Texas Killing Fields – Blu-ray Review

Texas Killing Fields is filled with dark mood and tension, but fizzles out at the end rather than boiling over. The film manages to maintain the audience’s attention from start to finish, but doesn’t go far enough to make all the slow building worth the wait.

Directed by Ami Canaan Mann (daughter of director Michael Mann who also served as a producer on the film) and written by Don Ferrarone, the film stars Sam Worthington, Jeffrey Dean Morgan, Jessica Chastain, Chloë Grace Moretz, Sheryl Lee, Annabeth Gish, Stephen Graham and Jason Clarke.

The film follows police detectives Mike Souder (Worthington), Brian Heigh (Morgan), and Pam Stall (Chastain) as they investigate a killing and a disappearance in League City and Texas City, Texas. Mike and Pam are divorced and he isn’t too keen on his ex-wife involving his partner Brian (who is from New York City) on her missing person investigation.

Despite Mike’s protest, Brian helps Pam due to his dislike of the I-45 corridor around the oil fields that have come to be known as the killing fields due to the women who have been found murdered in the location or gone missing in the fields.

In addition to his investigations, Brian also interjects himself into the life of Little Anne Sliger (Moretz) – a young girl from the wrong side of the tracks who has a junkie for a mother who also moonlights as a prostitute. Anne is left on her own most of the time, and her home life isn’t much better as Brian and Mike bust up a group of men waiting to spend time with her mother – including a man known as Rhino (Graham).

The film divides up the three main storylines as Mike works on discovering who killed a young girl who was working as a prostitute, Brian and Pam work on finding a missing woman, and Brian gets more attached to Anne.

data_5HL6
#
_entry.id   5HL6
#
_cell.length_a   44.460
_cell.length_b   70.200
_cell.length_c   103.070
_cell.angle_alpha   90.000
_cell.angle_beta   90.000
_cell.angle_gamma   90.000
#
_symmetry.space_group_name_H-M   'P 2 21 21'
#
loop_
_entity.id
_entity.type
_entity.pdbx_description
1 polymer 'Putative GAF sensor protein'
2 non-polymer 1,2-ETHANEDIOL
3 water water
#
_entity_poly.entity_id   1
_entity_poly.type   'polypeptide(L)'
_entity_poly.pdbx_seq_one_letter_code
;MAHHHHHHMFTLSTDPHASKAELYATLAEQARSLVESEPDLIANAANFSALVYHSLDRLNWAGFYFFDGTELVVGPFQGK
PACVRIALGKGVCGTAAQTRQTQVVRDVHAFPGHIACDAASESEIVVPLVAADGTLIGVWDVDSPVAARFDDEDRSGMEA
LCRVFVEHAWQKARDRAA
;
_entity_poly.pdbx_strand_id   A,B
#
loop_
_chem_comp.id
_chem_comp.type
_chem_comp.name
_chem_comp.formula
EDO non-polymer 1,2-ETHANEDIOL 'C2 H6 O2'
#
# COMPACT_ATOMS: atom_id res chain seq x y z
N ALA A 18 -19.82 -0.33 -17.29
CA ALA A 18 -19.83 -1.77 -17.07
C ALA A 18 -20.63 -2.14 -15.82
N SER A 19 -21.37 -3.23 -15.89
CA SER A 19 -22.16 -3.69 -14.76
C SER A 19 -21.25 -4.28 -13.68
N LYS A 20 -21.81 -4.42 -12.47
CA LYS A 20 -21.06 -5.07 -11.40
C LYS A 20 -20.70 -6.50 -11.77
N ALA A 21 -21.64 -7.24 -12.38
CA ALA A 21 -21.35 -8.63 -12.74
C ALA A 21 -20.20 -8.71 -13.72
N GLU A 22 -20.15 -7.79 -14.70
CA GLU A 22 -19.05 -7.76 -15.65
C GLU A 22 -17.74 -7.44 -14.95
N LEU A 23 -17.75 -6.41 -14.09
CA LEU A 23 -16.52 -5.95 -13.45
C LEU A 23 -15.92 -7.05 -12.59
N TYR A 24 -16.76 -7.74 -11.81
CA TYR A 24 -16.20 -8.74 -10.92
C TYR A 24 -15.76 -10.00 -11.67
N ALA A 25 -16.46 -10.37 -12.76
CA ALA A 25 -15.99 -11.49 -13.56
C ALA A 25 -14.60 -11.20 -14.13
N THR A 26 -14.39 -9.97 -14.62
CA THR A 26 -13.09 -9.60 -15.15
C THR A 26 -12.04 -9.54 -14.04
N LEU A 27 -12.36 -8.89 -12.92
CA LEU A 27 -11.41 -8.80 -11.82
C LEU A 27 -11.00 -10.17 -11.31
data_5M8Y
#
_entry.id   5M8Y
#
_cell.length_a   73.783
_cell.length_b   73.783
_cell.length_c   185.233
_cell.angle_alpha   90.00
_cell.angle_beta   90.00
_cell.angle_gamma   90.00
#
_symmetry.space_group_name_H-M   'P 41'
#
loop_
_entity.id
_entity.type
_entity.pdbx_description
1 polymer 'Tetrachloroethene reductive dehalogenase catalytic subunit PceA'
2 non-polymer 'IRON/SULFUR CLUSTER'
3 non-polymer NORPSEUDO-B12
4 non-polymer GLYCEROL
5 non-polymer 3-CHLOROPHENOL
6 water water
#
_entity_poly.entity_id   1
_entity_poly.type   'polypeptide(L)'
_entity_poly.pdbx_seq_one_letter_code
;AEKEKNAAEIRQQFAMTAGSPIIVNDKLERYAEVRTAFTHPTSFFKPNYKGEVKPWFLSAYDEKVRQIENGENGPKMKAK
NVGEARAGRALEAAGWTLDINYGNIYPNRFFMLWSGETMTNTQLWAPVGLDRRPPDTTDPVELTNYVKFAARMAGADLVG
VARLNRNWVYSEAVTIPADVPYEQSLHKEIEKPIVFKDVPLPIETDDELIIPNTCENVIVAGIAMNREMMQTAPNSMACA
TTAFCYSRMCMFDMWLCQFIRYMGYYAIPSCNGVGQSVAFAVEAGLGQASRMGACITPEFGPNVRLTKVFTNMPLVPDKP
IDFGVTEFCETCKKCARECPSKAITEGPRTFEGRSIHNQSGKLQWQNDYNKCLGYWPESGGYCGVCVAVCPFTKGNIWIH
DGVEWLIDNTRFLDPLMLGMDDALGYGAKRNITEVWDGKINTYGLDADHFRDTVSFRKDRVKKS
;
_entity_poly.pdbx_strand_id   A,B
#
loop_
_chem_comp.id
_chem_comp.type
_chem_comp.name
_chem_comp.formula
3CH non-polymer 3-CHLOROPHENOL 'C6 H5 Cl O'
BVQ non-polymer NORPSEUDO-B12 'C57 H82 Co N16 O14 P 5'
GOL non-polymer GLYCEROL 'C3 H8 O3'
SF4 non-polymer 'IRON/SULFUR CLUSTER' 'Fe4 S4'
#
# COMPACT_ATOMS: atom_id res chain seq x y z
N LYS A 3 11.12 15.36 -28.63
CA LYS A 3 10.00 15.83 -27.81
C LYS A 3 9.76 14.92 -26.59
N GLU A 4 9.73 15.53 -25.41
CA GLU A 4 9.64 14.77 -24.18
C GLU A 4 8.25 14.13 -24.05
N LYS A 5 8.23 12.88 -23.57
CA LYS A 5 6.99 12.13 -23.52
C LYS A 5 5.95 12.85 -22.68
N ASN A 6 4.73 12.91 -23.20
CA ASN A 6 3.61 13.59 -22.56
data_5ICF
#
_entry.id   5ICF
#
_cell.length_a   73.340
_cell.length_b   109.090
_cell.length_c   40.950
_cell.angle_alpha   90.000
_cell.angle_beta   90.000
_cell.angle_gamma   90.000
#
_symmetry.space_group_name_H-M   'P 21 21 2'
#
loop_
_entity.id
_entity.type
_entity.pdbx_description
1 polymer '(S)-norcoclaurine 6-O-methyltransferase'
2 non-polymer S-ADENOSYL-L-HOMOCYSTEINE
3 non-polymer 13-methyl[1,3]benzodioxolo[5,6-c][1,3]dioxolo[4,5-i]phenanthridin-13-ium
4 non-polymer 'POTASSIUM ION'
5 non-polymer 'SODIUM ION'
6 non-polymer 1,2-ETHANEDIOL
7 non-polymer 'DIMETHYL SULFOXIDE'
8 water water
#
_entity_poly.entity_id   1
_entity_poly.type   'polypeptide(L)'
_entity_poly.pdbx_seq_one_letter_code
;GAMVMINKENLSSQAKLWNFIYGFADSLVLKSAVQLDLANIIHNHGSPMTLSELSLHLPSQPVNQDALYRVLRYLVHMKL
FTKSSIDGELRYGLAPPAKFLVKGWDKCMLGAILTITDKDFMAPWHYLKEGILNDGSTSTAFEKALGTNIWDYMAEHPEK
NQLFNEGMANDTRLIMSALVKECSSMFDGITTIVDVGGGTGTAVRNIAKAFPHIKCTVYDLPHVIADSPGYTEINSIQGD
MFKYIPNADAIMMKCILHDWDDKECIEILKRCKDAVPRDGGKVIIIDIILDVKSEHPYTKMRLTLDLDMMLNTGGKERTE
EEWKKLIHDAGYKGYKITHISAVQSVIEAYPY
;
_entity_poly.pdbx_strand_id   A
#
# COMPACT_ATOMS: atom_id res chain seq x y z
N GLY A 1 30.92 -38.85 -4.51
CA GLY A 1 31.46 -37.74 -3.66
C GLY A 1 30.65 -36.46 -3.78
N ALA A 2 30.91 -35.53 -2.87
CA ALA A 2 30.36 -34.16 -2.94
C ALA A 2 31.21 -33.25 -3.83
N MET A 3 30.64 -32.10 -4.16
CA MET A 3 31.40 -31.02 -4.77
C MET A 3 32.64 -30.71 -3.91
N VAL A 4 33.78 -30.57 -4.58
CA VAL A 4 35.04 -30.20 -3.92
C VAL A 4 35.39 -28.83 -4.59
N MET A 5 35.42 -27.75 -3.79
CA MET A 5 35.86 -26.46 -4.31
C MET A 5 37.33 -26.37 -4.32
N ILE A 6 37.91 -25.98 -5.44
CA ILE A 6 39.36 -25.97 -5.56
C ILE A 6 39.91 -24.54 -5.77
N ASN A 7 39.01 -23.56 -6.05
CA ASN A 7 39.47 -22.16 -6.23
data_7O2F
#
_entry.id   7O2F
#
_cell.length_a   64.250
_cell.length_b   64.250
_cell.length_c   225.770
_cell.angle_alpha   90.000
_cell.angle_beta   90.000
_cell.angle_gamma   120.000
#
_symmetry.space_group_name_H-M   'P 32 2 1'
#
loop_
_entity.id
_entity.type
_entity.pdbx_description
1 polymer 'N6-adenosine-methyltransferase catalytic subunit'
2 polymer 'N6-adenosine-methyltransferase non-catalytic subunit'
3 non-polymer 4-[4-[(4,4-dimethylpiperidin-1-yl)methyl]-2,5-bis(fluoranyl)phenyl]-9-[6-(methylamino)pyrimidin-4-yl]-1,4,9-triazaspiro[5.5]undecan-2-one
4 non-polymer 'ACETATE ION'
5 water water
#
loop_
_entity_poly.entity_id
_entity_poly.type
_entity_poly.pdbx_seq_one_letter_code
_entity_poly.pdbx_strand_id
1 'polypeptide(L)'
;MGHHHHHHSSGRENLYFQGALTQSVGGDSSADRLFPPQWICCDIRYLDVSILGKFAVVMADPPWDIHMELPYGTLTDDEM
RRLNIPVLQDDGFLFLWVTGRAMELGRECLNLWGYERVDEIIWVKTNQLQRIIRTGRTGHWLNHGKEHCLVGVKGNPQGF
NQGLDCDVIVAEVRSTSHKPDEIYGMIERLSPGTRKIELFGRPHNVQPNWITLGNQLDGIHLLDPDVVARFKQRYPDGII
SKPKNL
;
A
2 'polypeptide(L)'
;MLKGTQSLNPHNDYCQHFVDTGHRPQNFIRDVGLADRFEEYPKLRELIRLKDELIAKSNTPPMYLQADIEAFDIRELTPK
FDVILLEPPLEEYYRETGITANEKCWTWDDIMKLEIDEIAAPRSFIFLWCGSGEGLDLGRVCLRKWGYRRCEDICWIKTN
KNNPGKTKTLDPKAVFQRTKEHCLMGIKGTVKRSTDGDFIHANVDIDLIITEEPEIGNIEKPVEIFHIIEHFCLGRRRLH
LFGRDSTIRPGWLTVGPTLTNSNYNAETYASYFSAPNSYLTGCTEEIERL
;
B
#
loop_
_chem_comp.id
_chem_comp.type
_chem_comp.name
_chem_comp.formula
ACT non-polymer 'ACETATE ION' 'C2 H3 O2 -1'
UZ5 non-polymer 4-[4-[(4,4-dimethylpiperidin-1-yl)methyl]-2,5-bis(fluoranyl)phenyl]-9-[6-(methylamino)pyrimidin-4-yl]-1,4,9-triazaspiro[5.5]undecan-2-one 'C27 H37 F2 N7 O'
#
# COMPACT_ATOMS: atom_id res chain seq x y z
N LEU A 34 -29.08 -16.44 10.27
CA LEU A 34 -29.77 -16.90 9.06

It moves at a slow pace that builds lots of tension and makes the most of its gritty Texas location. Mike states several times that the fields are a dreadful place filled with evil. If a girl goes missing in the fields, there is no reason to look for her because she is already dead. It is a killer’s playground and there is very little chance of the two detectives solving the murders.
In addition to the missing girl, Mike and Brian go head to head with two pimps who might have more to do with their dead girl, and also seem to be stalking Anne.

Things take a personal turn when the killer starts calling the detectives on the missing girl’s phone, and even kills a girl while the detectives are listening. This enrages both detectives (who have two very different styles of police work) and pushes both men to the very edge by the time the movie ends.

I really wanted to love Texas Killing Fields and on some levels the film is extremely good. Mann is an extremely talented director and makes the most of the Texas setting to build the tension and suspense of the film. Everything feels gritty, dirty and real.

The killer (trying to stay as spoiler free as possible) is creepy, and there is an extremely disturbing home invasion scene where the killer attempts to attack a woman in her home as her small children watch and she is on the phone calling for help.

However, the movie fails on several levels due to some choppy editing that makes parts of it hard to follow; an ending that feels very rushed; and Worthington trying a little too hard to do a Texas accent.

The actor (along with the rest of the cast) is good in the film, but his attempt at a Texas accent makes his lines extremely difficult to understand. While it doesn’t kill the suspense of the film, it did take me out of the movie as I was constantly backing it up to try and understand what he said.

On Blu-ray, the film looks incredible matching the dark aspects of the story with a gritty feel to the location shooting and production values. Sadly, it is extremely light on special features consisting of just audio commentary from Mann and Ferrarone. Given the story is based on real murders and the two main detectives are based on actual investigators, I would have liked a bit of behind the scenes look at the film or its setting.

Texas Killing Fields is a dark thriller that does several things right and will stay with you after you watch it. Unfortunately, the film suffers from a few minor problems that keep it from being great, and makes the final payoff not worth all the slow tension that the movie builds.

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